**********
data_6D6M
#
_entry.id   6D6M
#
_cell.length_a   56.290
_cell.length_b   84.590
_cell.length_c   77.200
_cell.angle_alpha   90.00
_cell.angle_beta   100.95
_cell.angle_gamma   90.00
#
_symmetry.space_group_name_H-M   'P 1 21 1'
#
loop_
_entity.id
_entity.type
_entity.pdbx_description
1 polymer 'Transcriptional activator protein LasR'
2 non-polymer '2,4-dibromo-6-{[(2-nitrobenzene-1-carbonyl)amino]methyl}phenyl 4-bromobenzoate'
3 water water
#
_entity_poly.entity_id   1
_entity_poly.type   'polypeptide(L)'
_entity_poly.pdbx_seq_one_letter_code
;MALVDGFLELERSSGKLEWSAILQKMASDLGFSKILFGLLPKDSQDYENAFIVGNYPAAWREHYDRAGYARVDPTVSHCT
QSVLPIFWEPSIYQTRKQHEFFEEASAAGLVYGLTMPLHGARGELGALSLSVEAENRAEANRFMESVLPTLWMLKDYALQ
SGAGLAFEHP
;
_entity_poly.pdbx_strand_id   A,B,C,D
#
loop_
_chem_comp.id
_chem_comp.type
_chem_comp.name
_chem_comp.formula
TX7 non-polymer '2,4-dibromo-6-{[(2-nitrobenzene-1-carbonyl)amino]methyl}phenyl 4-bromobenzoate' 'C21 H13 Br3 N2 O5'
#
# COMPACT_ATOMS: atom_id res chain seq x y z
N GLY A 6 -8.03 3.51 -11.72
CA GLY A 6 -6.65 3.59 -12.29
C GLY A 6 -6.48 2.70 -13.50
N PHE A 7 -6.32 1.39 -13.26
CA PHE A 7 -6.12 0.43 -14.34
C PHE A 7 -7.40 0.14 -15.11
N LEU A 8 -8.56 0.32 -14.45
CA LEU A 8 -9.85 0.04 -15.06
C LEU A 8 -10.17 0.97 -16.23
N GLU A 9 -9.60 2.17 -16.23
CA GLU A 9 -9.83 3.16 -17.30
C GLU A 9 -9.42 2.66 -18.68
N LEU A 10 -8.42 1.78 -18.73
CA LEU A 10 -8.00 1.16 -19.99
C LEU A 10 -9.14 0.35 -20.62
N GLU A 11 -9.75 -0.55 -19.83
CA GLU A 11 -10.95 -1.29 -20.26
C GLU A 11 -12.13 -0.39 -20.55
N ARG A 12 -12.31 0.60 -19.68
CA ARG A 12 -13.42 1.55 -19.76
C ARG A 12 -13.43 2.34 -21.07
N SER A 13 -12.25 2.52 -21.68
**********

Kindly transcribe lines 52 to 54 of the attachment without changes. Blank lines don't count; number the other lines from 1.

CA LEU A 10 -8.00 1.16 -19.99
C LEU A 10 -9.14 0.35 -20.62
N GLU A 11 -9.75 -0.55 -19.83